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Challenges Call Centers Will Face in the Future

Challenges Call Centers Will Face in the Future

Your call center is one of the most important points of contact with your customers. Customers can ask questions, learn about your new products, and gain more reasons for continuing their business with you. However, the customer service landscape has undergone drastic changes in recent years. What challenges does the future hold for call centers and how can companies meet those challenges successfully?

Evolving Technology

It seems like “the next big thing” is always on the horizon. For example, VoIP (Voice over Internet Protocol) technology is becoming ever more reliable and feasible for call centers both large and small. VoIP can help companies save money, but depending on the type of VoIP service, the setup can be expensive.

CRM (customer relationship management) systems may also pose a challenge to call centers. While many of the programs are intuitive and cloud-based, it still takes time for employees to learn about new features and make the most out of the program.

Call center managers should always look for new opportunities in technology and research the pros and cons of each. Any shift to new gadgets should come with well-organized employee training and specific productivity goals.

People Don’t Want to Talk

While voice calls are common, some people do not want to talk to another human being. A Pew Internet study found that 31 percent of cell phone users prefer communication via text rather than a voice call. The study also found that more than half of people who send 50 or more text messages per day chose texting as their favored mode of contact.

Companies can still keep in touch with people who do not want to talk by using other customer contact options. For example, they can set up online chat and email services. Having something in writing can be useful if your customer service representatives must relay complicated information to customers.

A Lack of Expertise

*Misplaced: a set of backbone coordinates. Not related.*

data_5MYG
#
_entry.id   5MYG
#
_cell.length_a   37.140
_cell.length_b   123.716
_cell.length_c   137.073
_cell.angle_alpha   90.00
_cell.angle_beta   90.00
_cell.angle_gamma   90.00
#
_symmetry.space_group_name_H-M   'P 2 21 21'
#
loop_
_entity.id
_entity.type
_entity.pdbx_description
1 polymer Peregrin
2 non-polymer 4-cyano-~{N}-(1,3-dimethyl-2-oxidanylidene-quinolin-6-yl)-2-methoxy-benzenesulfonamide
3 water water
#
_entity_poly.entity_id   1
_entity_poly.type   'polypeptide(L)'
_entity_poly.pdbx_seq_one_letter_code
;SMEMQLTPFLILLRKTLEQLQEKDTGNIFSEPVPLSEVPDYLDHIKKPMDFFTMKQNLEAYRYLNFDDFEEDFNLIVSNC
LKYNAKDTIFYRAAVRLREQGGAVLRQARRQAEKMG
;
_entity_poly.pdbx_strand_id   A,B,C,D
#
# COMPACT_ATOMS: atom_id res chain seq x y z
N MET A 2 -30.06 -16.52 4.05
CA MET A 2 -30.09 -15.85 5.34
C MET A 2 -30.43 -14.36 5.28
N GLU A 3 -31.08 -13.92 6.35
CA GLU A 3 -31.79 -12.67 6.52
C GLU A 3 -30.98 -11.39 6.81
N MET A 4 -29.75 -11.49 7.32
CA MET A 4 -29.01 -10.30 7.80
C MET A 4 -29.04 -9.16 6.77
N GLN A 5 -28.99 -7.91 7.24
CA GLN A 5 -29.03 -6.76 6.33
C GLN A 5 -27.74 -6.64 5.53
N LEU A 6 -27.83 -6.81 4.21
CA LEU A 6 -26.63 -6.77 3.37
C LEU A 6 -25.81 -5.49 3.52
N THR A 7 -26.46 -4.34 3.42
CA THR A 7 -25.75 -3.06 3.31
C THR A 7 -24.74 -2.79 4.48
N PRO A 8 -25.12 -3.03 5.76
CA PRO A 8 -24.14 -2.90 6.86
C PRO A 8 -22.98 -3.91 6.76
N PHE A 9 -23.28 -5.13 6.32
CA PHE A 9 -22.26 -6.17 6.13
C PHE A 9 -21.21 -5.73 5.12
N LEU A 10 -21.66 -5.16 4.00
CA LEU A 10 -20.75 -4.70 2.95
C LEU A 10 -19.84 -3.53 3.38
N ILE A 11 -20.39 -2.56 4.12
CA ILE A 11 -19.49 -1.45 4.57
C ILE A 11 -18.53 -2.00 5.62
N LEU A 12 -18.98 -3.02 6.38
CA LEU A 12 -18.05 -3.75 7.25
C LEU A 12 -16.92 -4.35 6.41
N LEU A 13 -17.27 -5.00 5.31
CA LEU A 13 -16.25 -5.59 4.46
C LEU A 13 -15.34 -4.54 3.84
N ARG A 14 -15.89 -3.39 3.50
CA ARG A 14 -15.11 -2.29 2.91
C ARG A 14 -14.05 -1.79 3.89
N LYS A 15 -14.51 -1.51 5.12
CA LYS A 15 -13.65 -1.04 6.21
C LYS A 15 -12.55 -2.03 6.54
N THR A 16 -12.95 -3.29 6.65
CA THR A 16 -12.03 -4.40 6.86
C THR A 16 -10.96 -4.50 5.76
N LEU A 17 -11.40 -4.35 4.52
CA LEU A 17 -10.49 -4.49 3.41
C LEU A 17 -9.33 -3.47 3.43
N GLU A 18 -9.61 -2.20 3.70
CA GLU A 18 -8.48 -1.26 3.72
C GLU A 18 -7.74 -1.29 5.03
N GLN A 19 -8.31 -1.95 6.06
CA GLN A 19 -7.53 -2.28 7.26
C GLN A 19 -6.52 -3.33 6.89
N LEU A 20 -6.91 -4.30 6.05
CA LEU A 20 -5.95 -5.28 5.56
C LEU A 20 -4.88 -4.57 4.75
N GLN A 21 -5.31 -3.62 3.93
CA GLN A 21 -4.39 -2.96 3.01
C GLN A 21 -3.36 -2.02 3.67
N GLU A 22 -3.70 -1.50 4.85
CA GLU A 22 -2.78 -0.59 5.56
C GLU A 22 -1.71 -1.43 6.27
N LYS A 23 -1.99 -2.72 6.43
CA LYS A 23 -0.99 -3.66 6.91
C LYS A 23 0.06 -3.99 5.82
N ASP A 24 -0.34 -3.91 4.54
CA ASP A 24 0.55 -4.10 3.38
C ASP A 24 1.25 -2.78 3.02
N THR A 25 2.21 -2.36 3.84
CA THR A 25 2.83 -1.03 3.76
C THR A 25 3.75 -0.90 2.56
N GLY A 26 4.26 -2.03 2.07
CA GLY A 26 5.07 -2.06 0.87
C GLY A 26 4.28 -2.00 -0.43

One survey found that “49% of customers now only call a contact centre when they have a complex question” and that “85% of consumers say they have been put on hold because employees don’t know what to say, whilst an alarming 58% of consumers have reported that they have received better help from other customers than from employees.”

Is the training your customer service representatives receive adequate? Yes, they may know the answers to all the basic questions — but your customers can probably find those answers online on your FAQ page. Keep a record of unusual questions from customers, and make those records available for your employees. Yes, it’s inevitable that difficult inquiries will arise from time to time, but you will save customers’ time and improve their satisfaction if you improve your customer service representatives’ readiness.

Maintaining Customer and Employee Loyalty

Call centers, unless they focus solely on sales, often cost a company more money than they take in. This makes it difficult to pay experienced employees enough to keep them loyal to your company. Make your call center more profitable by training representatives to upsell products. Also look for ways to cut costs by using energy-efficient appliances and shopping for cheaper suppliers. You may also consider outsourcing your call center so you have fewer HR issues to deal with.

Retaining customers is another challenge because “easy is the new loyalty,” as one writer for Call Centre Helper noted. They may abandon your company if a process becomes too complicated or time-consuming. Refine your policies so customers have to do as little work as possible.

Quality customer service will remain an important fixture in businesses, but companies must change the way they operate to keep up with current trends. To meet common service challenges, keep a strong focus on training employees and improving the customer experience.

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